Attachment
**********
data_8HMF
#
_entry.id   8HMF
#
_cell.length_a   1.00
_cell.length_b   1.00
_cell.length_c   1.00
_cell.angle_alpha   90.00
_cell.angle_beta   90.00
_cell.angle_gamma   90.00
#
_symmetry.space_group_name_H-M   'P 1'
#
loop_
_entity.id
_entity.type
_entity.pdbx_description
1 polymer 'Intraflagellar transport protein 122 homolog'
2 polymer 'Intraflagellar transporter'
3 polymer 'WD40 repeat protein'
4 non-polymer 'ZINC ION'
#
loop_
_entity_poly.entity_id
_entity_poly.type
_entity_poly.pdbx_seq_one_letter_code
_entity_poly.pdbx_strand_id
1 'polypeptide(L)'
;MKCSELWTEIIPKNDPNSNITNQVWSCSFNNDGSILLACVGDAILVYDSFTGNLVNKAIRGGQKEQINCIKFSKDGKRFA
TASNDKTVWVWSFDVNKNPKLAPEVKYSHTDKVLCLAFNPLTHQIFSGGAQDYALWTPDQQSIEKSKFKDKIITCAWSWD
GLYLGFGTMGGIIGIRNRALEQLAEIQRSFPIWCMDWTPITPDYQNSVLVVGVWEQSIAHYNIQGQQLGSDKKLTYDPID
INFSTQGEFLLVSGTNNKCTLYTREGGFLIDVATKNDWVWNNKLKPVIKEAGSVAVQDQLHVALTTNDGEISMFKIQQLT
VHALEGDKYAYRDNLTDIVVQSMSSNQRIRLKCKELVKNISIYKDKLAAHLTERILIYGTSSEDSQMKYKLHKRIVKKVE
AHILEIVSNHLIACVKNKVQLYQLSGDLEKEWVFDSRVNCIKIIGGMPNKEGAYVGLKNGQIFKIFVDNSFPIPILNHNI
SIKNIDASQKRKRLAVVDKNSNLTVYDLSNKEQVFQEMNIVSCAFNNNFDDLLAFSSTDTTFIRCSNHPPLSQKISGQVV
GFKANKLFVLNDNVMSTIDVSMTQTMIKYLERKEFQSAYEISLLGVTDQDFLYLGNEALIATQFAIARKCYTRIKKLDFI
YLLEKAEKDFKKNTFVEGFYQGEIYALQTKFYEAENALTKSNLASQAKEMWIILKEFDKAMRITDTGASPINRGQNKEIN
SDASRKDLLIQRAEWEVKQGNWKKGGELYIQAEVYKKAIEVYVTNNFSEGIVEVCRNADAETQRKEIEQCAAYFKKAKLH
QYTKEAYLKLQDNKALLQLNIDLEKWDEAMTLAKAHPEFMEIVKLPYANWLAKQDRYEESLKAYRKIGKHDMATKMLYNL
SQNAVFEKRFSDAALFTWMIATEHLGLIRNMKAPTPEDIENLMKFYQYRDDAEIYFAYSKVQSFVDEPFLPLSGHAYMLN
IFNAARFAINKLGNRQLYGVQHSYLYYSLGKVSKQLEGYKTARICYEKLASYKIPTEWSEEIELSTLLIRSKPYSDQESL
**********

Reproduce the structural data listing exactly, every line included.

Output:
data_8HMF
#
_entry.id   8HMF
#
_cell.length_a   1.00
_cell.length_b   1.00
_cell.length_c   1.00
_cell.angle_alpha   90.00
_cell.angle_beta   90.00
_cell.angle_gamma   90.00
#
_symmetry.space_group_name_H-M   'P 1'
#
loop_
_entity.id
_entity.type
_entity.pdbx_description
1 polymer 'Intraflagellar transport protein 122 homolog'
2 polymer 'Intraflagellar transporter'
3 polymer 'WD40 repeat protein'
4 non-polymer 'ZINC ION'
#
loop_
_entity_poly.entity_id
_entity_poly.type
_entity_poly.pdbx_seq_one_letter_code
_entity_poly.pdbx_strand_id
1 'polypeptide(L)'
;MKCSELWTEIIPKNDPNSNITNQVWSCSFNNDGSILLACVGDAILVYDSFTGNLVNKAIRGGQKEQINCIKFSKDGKRFA
TASNDKTVWVWSFDVNKNPKLAPEVKYSHTDKVLCLAFNPLTHQIFSGGAQDYALWTPDQQSIEKSKFKDKIITCAWSWD
GLYLGFGTMGGIIGIRNRALEQLAEIQRSFPIWCMDWTPITPDYQNSVLVVGVWEQSIAHYNIQGQQLGSDKKLTYDPID
INFSTQGEFLLVSGTNNKCTLYTREGGFLIDVATKNDWVWNNKLKPVIKEAGSVAVQDQLHVALTTNDGEISMFKIQQLT
VHALEGDKYAYRDNLTDIVVQSMSSNQRIRLKCKELVKNISIYKDKLAAHLTERILIYGTSSEDSQMKYKLHKRIVKKVE
AHILEIVSNHLIACVKNKVQLYQLSGDLEKEWVFDSRVNCIKIIGGMPNKEGAYVGLKNGQIFKIFVDNSFPIPILNHNI
SIKNIDASQKRKRLAVVDKNSNLTVYDLSNKEQVFQEMNIVSCAFNNNFDDLLAFSSTDTTFIRCSNHPPLSQKISGQVV
GFKANKLFVLNDNVMSTIDVSMTQTMIKYLERKEFQSAYEISLLGVTDQDFLYLGNEALIATQFAIARKCYTRIKKLDFI
YLLEKAEKDFKKNTFVEGFYQGEIYALQTKFYEAENALTKSNLASQAKEMWIILKEFDKAMRITDTGASPINRGQNKEIN
SDASRKDLLIQRAEWEVKQGNWKKGGELYIQAEVYKKAIEVYVTNNFSEGIVEVCRNADAETQRKEIEQCAAYFKKAKLH
QYTKEAYLKLQDNKALLQLNIDLEKWDEAMTLAKAHPEFMEIVKLPYANWLAKQDRYEESLKAYRKIGKHDMATKMLYNL
SQNAVFEKRFSDAALFTWMIATEHLGLIRNMKAPTPEDIENLMKFYQYRDDAEIYFAYSKVQSFVDEPFLPLSGHAYMLN
IFNAARFAINKLGNRQLYGVQHSYLYYSLGKVSKQLEGYKTARICYEKLASYKIPTEWSEEIELSTLLIRSKPYSDQESL